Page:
What sorts of events do they describe?
What stood out?
Was there anything surprising or puzzling?
How did the Spanish see their venture?
How did the pueblos react?
Click on the speaker icons to listen to the following clips at the bottom of the Terra Incognita page:
Different attitudes back then
First Spanish Capital
Ask the students how they think these audio clips shed light on Spanish and Pueblo relations.
Ask students to keep the audio in mind while reading the following (links below)
The two descriptions of Alvarado's massacre in Tenochtitlan
On the Gutierrez map: Coronado/ Tiguex (marked as Tiguas on the map, to the north, near the Pacific Coast)
On the Coronelli map: Hernan Gallegos/ Malagón
On the Martinez map: Don Juan de Oñate/ Acoma, Nueva Sevilla, Taos, Pueblos del Valle de Puara
Ask the students:
How do the actions of the Spanish in New Mexico compare with the actions of the Spanish in Mexico?
How do the actions of the different groups of Spanish compare to each other?
Why do you think there are differences?
Point out that in the two narratives from Mexico, we have the native and the Spanish point of view. In New Mexico, we don't have similar texts to compare.
Ask students to read, silently or in aloud in turns, the article below about views of Oñate. In this article, several contemporary thinkers discuss the events at Acoma and how it reflects on Don Juan de Oñate's legacy. When finished, ask students if they agree with any of the people interviewed. Why or why not?
Students should read the fictional account of the battle at Acoma in Southwest Crossroads (link below). This story explores both the native and the Spanish point of view.
Ask students to pick one of the encounters they read about (Coronado, Gallegos, or Oñate), and try to imagine it from the Pueblo point of view. Each student should write at least one page, retelling events from the Pueblo perspective.
Students will be expected to make connections between the primary source material on your page and other topics/themes in state and U.S. history through further reading and research. In your lesson plan, you will need to provide teachers with useful and relevant online and print resources that they may suggest to their classes.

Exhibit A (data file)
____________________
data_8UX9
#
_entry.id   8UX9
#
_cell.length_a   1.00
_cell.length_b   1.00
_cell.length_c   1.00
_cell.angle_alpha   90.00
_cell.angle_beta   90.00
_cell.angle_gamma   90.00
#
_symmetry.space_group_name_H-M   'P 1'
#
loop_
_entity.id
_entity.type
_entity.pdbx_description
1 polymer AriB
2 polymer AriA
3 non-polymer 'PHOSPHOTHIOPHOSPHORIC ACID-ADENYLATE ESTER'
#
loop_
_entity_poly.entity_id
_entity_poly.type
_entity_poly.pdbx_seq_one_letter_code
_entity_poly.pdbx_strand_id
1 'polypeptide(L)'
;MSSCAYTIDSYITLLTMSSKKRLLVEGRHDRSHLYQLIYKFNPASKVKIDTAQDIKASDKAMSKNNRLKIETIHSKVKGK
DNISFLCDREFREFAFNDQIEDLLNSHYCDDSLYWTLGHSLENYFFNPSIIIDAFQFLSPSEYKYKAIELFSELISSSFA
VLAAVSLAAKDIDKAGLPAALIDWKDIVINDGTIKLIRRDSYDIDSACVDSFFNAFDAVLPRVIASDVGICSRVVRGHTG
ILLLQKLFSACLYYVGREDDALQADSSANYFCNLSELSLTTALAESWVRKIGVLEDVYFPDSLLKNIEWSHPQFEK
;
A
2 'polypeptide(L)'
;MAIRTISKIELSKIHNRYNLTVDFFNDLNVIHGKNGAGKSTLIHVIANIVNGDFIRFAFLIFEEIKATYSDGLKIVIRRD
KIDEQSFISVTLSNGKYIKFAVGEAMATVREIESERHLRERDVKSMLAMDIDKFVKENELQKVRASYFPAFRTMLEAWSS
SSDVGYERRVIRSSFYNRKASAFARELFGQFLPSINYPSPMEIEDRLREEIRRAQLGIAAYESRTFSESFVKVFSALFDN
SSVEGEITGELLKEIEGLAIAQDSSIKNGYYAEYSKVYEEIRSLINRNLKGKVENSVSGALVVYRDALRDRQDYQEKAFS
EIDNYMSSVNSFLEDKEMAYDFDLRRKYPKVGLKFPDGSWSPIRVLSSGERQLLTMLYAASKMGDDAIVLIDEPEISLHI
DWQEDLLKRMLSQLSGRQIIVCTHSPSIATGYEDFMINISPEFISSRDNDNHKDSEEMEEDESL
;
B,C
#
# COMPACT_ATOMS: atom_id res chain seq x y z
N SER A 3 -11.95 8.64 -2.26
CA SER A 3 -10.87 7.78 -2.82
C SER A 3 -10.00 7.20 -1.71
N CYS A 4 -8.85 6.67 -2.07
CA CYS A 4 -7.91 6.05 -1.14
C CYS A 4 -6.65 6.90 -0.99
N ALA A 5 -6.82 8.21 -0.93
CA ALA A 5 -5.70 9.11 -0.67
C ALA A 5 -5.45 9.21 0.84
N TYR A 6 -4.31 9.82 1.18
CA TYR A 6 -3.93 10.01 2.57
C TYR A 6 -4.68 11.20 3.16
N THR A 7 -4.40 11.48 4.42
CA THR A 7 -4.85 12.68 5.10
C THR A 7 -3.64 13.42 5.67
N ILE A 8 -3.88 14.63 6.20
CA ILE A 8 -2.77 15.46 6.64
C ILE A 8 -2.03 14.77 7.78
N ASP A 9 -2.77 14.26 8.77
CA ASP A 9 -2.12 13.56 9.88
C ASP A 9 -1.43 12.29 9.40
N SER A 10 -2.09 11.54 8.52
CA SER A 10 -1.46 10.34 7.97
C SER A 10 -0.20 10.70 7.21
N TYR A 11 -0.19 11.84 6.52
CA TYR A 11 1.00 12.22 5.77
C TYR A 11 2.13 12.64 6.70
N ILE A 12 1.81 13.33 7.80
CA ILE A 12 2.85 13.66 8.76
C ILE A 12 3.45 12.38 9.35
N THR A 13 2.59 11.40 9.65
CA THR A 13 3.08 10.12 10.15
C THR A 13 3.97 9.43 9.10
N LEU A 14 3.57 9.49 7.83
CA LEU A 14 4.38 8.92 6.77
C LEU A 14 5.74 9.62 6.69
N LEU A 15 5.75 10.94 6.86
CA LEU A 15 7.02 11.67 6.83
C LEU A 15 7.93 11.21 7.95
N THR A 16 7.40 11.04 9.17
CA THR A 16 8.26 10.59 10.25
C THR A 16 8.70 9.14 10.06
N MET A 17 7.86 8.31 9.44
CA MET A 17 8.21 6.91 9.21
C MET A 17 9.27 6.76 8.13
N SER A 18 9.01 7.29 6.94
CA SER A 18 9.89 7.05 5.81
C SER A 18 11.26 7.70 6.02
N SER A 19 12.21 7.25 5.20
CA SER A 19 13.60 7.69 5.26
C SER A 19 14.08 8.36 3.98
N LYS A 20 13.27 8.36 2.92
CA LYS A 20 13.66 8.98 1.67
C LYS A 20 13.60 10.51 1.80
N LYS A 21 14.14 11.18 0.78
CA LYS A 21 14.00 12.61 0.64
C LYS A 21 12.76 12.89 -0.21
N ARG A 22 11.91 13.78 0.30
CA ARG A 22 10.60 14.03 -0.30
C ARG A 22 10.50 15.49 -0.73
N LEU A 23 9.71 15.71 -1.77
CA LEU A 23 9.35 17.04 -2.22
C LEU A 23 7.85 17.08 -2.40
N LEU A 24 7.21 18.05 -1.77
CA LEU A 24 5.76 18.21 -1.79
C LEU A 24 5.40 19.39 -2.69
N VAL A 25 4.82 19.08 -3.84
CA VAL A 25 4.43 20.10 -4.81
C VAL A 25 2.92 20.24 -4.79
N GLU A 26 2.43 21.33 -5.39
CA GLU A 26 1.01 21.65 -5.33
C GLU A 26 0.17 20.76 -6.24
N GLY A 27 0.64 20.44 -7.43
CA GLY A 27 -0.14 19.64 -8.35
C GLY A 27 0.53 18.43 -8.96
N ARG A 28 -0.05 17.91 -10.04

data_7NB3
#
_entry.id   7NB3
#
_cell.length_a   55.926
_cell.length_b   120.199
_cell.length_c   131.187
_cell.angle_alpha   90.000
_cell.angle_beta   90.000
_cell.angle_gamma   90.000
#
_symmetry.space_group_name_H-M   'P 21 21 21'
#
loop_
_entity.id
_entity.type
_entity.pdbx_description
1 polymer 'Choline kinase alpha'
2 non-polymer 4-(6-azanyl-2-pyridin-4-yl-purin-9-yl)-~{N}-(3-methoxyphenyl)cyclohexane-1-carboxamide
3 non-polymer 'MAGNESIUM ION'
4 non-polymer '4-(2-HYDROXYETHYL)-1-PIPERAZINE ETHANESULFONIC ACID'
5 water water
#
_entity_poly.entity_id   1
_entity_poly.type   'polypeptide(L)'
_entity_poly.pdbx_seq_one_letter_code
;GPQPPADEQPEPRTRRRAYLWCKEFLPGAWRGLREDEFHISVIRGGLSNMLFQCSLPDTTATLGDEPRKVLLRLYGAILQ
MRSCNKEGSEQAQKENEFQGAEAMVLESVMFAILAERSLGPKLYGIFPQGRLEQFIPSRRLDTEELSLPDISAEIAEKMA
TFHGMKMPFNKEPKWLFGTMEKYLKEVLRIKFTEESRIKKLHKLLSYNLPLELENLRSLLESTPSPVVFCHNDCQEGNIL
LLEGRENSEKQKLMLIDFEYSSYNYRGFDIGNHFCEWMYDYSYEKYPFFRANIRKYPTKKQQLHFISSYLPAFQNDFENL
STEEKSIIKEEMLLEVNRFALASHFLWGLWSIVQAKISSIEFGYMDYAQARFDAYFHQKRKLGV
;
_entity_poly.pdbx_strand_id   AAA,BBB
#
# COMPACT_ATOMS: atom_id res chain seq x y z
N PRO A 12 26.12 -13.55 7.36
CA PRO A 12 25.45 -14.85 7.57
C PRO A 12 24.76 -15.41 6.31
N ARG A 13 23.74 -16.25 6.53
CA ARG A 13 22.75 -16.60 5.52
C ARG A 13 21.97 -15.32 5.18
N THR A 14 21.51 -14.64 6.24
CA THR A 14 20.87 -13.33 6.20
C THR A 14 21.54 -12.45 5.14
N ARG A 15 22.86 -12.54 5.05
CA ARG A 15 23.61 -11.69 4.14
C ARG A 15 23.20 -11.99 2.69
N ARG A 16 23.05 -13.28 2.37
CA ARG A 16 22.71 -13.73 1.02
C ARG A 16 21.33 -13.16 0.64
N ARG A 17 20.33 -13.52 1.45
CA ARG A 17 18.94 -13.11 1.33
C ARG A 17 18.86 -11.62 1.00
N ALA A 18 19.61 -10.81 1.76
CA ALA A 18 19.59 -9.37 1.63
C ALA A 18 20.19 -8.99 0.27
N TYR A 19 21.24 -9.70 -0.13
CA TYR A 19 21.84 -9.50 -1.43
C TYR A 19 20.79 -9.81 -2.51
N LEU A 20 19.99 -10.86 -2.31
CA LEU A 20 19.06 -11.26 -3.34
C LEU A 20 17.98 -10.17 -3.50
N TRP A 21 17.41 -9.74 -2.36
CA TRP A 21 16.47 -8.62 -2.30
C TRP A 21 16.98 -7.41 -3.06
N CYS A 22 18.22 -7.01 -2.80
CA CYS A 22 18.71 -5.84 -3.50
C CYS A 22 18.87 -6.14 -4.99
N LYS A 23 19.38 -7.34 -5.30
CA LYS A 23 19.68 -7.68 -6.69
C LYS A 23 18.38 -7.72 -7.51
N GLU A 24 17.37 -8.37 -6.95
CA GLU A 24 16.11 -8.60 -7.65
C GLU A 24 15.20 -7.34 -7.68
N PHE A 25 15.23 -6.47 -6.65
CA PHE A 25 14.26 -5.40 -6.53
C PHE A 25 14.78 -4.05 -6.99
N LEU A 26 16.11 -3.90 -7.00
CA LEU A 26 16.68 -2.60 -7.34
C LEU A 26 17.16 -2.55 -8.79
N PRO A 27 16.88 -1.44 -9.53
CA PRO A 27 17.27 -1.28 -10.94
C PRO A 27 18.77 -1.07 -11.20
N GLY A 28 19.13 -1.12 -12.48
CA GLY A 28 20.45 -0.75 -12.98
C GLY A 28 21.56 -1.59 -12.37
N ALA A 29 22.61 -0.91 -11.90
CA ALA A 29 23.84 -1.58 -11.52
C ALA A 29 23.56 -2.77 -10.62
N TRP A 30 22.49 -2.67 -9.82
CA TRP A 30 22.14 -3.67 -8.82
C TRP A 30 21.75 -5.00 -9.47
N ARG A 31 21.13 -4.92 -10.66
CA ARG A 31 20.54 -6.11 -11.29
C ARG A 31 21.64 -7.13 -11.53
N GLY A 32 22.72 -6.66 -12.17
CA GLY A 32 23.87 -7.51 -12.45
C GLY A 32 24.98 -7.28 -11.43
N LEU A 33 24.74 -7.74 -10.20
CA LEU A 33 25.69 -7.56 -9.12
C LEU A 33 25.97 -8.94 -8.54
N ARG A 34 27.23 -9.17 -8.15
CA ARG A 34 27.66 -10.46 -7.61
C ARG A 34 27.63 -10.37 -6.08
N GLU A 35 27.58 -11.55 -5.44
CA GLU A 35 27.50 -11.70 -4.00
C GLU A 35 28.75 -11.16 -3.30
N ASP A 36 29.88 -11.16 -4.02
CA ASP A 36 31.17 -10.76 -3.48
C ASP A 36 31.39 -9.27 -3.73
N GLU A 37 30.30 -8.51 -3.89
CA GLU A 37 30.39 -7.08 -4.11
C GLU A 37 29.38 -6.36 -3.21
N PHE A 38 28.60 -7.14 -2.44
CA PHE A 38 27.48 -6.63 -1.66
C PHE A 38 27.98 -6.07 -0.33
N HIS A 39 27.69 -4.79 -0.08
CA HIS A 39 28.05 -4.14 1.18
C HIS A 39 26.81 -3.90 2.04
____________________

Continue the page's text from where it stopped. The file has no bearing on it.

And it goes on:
A Journey Through New Mexico History, Unit 2
A History of New Mexico, Unit 2, chapters 4 and 5
note: teachers using this textbook can do the geography exercises at the end of each chapter by using a historic map from that era and comparing it to a modern map. To see a modern map using the same interface, click on the button marked Today (not on all maps). Likewise, students can adjust the transparency on maps to compare locations on the historic and modern maps.
6TH-8TH GRADE COMMON CORE STANDARDS
Key Ideas and Details:
Cite specific textual evidence to support analysis of primary and secondary sources.
Determine the central ideas or information of a primary or secondary source; provide an accurate summary of the source distinct from prior knowledge or opinions.
Identify key steps in a text's description of a process related to history/social studies (e.g., how a bill becomes law, how interest rates are raised or lowered).
Craft and Structure:
Determine the meaning of words and phrases as they are used in a text, including vocabulary specific to domains related to history/social studies.
Describe how a text presents information (e.g., sequentially, comparatively, causally).
Identify aspects of a text that reveal an author's point of view or purpose (e.g., loaded language, inclusion or avoidance of particular facts).
Integration of Knowledge and Ideas:
Integrate visual information (e.g., in charts, graphs, photographs, videos, or maps) with other information in print and digital texts.
Distinguish among fact, opinion, and reasoned judgment in a text.
Analyze the relationship between a primary and secondary source on the same topic.